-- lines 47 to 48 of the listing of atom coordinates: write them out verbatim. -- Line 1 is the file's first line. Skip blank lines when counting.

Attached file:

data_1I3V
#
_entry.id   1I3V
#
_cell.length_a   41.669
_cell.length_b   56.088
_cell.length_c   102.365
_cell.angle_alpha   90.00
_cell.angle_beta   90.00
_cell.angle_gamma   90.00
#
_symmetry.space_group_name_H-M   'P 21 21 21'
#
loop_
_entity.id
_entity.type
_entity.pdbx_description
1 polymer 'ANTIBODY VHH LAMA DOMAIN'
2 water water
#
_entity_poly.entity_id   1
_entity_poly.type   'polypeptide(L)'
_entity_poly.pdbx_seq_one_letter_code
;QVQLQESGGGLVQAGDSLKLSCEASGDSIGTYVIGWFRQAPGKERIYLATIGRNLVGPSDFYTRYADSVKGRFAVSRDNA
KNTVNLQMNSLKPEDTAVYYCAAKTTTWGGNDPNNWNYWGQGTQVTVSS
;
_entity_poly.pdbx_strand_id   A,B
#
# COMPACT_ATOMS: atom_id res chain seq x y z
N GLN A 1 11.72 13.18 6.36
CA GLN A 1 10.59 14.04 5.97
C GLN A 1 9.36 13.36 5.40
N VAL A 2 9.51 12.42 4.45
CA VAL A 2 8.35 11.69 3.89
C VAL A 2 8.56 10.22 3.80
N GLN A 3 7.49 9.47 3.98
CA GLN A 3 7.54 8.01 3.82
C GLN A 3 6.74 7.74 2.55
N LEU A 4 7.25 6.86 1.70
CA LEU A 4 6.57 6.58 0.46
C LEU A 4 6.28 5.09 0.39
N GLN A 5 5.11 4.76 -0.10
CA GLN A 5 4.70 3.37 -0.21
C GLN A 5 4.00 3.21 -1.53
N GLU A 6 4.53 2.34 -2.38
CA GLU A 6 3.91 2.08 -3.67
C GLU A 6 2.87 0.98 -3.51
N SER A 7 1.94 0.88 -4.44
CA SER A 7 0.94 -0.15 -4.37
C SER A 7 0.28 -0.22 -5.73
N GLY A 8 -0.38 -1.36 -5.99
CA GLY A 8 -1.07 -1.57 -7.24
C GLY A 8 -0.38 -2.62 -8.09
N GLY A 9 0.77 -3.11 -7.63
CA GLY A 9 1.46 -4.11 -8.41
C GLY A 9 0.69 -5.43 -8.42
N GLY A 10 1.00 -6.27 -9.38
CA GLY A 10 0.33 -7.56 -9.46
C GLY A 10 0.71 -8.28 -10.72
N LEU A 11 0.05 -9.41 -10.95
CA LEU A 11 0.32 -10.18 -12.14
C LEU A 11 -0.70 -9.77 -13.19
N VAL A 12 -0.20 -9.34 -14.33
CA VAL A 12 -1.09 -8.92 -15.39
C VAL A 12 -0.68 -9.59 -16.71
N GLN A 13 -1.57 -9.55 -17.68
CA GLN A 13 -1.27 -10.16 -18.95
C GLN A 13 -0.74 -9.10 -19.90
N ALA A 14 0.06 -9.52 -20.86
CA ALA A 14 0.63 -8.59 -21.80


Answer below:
C GLU A 6 2.87 0.98 -3.51
N SER A 7 1.94 0.88 -4.44